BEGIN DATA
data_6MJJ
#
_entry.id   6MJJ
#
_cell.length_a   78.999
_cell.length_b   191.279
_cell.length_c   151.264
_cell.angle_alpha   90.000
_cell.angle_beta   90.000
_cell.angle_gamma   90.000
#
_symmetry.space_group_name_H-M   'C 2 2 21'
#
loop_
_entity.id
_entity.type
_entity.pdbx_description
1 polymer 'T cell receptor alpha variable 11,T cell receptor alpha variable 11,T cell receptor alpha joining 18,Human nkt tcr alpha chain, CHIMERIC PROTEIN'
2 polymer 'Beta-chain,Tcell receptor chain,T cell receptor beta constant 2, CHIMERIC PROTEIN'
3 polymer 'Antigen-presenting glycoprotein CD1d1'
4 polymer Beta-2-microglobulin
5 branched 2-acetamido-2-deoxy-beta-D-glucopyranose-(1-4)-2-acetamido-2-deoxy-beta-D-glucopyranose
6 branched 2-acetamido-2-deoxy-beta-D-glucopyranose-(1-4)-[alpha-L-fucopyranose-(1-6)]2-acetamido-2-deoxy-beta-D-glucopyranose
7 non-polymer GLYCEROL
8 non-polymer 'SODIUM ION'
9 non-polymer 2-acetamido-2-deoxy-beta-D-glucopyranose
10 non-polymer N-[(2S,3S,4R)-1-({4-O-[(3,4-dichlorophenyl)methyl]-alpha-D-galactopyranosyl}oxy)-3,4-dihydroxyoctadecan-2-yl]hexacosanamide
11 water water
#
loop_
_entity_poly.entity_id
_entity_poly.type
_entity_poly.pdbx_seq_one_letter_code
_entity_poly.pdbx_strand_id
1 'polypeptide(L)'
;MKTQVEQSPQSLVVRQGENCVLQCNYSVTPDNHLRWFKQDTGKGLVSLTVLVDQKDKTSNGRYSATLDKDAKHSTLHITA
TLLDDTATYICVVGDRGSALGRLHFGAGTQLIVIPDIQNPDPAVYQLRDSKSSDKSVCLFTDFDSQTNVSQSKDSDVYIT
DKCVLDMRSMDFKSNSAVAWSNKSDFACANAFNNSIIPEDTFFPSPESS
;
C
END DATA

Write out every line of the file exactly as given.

data_6MJJ
#
_entry.id   6MJJ
#
_cell.length_a   78.999
_cell.length_b   191.279
_cell.length_c   151.264
_cell.angle_alpha   90.000
_cell.angle_beta   90.000
_cell.angle_gamma   90.000
#
_symmetry.space_group_name_H-M   'C 2 2 21'
#
loop_
_entity.id
_entity.type
_entity.pdbx_description
1 polymer 'T cell receptor alpha variable 11,T cell receptor alpha variable 11,T cell receptor alpha joining 18,Human nkt tcr alpha chain, CHIMERIC PROTEIN'
2 polymer 'Beta-chain,Tcell receptor chain,T cell receptor beta constant 2, CHIMERIC PROTEIN'
3 polymer 'Antigen-presenting glycoprotein CD1d1'
4 polymer Beta-2-microglobulin
5 branched 2-acetamido-2-deoxy-beta-D-glucopyranose-(1-4)-2-acetamido-2-deoxy-beta-D-glucopyranose
6 branched 2-acetamido-2-deoxy-beta-D-glucopyranose-(1-4)-[alpha-L-fucopyranose-(1-6)]2-acetamido-2-deoxy-beta-D-glucopyranose
7 non-polymer GLYCEROL
8 non-polymer 'SODIUM ION'
9 non-polymer 2-acetamido-2-deoxy-beta-D-glucopyranose
10 non-polymer N-[(2S,3S,4R)-1-({4-O-[(3,4-dichlorophenyl)methyl]-alpha-D-galactopyranosyl}oxy)-3,4-dihydroxyoctadecan-2-yl]hexacosanamide
11 water water
#
loop_
_entity_poly.entity_id
_entity_poly.type
_entity_poly.pdbx_seq_one_letter_code
_entity_poly.pdbx_strand_id
1 'polypeptide(L)'
;MKTQVEQSPQSLVVRQGENCVLQCNYSVTPDNHLRWFKQDTGKGLVSLTVLVDQKDKTSNGRYSATLDKDAKHSTLHITA
TLLDDTATYICVVGDRGSALGRLHFGAGTQLIVIPDIQNPDPAVYQLRDSKSSDKSVCLFTDFDSQTNVSQSKDSDVYIT
DKCVLDMRSMDFKSNSAVAWSNKSDFACANAFNNSIIPEDTFFPSPESS
;
C